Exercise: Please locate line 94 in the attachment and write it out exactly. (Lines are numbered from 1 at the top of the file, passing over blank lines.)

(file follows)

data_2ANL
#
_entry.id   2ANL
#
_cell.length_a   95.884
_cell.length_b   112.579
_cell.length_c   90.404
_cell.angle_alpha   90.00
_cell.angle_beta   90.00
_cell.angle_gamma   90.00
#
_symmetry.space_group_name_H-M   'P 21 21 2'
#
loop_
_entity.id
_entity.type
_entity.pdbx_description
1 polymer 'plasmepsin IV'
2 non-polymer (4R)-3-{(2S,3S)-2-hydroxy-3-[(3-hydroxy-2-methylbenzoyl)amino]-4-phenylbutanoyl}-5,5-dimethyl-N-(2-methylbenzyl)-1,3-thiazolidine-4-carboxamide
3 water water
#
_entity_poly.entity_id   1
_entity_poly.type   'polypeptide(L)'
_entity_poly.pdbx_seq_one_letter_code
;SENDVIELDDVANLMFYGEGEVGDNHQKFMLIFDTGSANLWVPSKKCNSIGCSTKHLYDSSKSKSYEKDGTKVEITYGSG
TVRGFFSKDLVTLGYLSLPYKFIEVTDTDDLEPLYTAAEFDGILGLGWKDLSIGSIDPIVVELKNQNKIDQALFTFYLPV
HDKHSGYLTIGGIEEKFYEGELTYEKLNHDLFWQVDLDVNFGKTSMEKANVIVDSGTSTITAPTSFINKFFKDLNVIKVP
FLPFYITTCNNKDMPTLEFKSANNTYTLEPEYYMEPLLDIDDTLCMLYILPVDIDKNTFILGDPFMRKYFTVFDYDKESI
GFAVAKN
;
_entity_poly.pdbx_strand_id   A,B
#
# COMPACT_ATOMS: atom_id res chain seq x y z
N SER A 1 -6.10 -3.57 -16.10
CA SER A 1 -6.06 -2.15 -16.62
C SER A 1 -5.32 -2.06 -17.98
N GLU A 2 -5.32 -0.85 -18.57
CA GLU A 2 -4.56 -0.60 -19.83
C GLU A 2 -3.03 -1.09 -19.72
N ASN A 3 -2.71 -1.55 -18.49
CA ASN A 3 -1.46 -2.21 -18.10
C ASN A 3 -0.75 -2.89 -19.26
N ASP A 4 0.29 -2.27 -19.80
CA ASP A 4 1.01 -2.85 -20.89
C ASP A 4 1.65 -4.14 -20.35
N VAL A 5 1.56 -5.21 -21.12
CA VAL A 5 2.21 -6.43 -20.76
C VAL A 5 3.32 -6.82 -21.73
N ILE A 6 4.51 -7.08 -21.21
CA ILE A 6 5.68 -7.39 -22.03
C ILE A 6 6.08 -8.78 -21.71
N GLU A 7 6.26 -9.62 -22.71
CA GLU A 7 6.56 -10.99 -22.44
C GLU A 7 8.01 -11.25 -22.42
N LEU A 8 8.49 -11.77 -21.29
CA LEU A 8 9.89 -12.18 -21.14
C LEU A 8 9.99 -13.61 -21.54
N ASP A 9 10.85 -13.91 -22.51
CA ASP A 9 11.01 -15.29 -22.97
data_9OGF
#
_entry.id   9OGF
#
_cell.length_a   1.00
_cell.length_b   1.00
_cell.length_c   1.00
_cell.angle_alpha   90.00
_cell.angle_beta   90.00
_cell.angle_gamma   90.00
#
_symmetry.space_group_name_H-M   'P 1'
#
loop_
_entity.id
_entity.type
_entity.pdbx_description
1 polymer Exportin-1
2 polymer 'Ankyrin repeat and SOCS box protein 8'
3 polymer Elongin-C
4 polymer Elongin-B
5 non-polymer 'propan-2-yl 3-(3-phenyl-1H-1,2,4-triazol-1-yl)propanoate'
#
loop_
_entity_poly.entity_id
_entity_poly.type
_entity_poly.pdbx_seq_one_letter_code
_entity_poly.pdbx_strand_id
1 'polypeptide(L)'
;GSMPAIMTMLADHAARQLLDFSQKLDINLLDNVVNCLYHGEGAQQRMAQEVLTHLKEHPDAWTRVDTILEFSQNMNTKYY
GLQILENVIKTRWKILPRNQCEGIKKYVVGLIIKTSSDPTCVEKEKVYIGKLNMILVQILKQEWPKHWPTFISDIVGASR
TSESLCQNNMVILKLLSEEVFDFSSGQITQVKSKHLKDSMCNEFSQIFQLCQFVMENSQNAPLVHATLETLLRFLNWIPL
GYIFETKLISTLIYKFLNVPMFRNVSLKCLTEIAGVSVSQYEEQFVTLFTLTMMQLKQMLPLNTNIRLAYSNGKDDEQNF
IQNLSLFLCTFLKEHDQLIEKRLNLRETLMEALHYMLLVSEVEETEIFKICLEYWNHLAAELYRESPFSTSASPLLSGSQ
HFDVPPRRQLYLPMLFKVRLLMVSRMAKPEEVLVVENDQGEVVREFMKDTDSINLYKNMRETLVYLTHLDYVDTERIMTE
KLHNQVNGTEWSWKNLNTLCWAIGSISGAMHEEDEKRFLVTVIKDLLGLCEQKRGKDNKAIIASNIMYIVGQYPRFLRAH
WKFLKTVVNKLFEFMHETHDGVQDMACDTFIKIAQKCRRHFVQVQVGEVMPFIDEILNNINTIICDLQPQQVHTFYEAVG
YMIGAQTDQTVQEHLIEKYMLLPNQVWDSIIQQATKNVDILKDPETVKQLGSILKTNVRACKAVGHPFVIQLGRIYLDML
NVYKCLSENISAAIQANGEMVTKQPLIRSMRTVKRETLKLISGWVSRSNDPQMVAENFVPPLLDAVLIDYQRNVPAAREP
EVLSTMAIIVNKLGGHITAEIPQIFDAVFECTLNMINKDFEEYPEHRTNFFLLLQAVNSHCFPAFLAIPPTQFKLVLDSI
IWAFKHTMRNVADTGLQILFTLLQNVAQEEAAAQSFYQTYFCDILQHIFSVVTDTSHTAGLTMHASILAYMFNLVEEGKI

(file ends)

HFDVPPRRQLYLPMLFKVRLLMVSRMAKPEEVLVVENDQGEVVREFMKDTDSINLYKNMRETLVYLTHLDYVDTERIMTE